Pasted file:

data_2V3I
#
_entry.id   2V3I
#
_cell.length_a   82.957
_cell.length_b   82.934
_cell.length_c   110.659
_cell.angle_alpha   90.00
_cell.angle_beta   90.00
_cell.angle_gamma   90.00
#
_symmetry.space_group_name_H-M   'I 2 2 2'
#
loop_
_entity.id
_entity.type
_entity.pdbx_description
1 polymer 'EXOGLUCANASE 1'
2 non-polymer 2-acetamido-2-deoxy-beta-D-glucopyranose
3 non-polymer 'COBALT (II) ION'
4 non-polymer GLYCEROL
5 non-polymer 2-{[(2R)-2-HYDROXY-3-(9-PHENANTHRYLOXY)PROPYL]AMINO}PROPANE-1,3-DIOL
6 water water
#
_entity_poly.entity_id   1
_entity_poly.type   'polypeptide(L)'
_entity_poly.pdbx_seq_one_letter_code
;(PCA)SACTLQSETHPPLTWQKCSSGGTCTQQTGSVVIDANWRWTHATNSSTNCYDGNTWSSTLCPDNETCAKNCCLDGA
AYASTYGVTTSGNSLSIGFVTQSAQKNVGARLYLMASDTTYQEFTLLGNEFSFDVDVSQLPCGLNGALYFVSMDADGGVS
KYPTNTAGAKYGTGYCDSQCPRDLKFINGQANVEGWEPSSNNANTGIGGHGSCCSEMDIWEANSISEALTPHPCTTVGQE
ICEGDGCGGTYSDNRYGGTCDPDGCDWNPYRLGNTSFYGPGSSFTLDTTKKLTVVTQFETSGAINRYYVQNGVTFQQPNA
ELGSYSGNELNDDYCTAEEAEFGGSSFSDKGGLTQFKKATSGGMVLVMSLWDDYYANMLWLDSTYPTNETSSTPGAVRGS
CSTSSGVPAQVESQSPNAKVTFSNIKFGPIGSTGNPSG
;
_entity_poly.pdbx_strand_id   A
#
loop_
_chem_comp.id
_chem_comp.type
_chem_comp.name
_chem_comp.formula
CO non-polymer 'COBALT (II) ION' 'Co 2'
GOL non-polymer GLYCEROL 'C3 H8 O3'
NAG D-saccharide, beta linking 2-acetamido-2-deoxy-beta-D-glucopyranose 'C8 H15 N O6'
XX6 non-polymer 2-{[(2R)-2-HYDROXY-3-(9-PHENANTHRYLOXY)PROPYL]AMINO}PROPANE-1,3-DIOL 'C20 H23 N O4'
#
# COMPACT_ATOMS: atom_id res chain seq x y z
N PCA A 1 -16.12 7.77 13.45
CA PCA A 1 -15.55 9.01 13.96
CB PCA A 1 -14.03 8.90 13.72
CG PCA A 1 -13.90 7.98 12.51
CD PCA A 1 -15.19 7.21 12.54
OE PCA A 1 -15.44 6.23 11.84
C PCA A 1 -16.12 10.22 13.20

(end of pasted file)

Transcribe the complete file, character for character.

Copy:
data_2V3I
#
_entry.id   2V3I
#
_cell.length_a   82.957
_cell.length_b   82.934
_cell.length_c   110.659
_cell.angle_alpha   90.00
_cell.angle_beta   90.00
_cell.angle_gamma   90.00
#
_symmetry.space_group_name_H-M   'I 2 2 2'
#
loop_
_entity.id
_entity.type
_entity.pdbx_description
1 polymer 'EXOGLUCANASE 1'
2 non-polymer 2-acetamido-2-deoxy-beta-D-glucopyranose
3 non-polymer 'COBALT (II) ION'
4 non-polymer GLYCEROL
5 non-polymer 2-{[(2R)-2-HYDROXY-3-(9-PHENANTHRYLOXY)PROPYL]AMINO}PROPANE-1,3-DIOL
6 water water
#
_entity_poly.entity_id   1
_entity_poly.type   'polypeptide(L)'
_entity_poly.pdbx_seq_one_letter_code
;(PCA)SACTLQSETHPPLTWQKCSSGGTCTQQTGSVVIDANWRWTHATNSSTNCYDGNTWSSTLCPDNETCAKNCCLDGA
AYASTYGVTTSGNSLSIGFVTQSAQKNVGARLYLMASDTTYQEFTLLGNEFSFDVDVSQLPCGLNGALYFVSMDADGGVS
KYPTNTAGAKYGTGYCDSQCPRDLKFINGQANVEGWEPSSNNANTGIGGHGSCCSEMDIWEANSISEALTPHPCTTVGQE
ICEGDGCGGTYSDNRYGGTCDPDGCDWNPYRLGNTSFYGPGSSFTLDTTKKLTVVTQFETSGAINRYYVQNGVTFQQPNA
ELGSYSGNELNDDYCTAEEAEFGGSSFSDKGGLTQFKKATSGGMVLVMSLWDDYYANMLWLDSTYPTNETSSTPGAVRGS
CSTSSGVPAQVESQSPNAKVTFSNIKFGPIGSTGNPSG
;
_entity_poly.pdbx_strand_id   A
#
loop_
_chem_comp.id
_chem_comp.type
_chem_comp.name
_chem_comp.formula
CO non-polymer 'COBALT (II) ION' 'Co 2'
GOL non-polymer GLYCEROL 'C3 H8 O3'
NAG D-saccharide, beta linking 2-acetamido-2-deoxy-beta-D-glucopyranose 'C8 H15 N O6'
XX6 non-polymer 2-{[(2R)-2-HYDROXY-3-(9-PHENANTHRYLOXY)PROPYL]AMINO}PROPANE-1,3-DIOL 'C20 H23 N O4'
#
# COMPACT_ATOMS: atom_id res chain seq x y z
N PCA A 1 -16.12 7.77 13.45
CA PCA A 1 -15.55 9.01 13.96
CB PCA A 1 -14.03 8.90 13.72
CG PCA A 1 -13.90 7.98 12.51
CD PCA A 1 -15.19 7.21 12.54
OE PCA A 1 -15.44 6.23 11.84
C PCA A 1 -16.12 10.22 13.20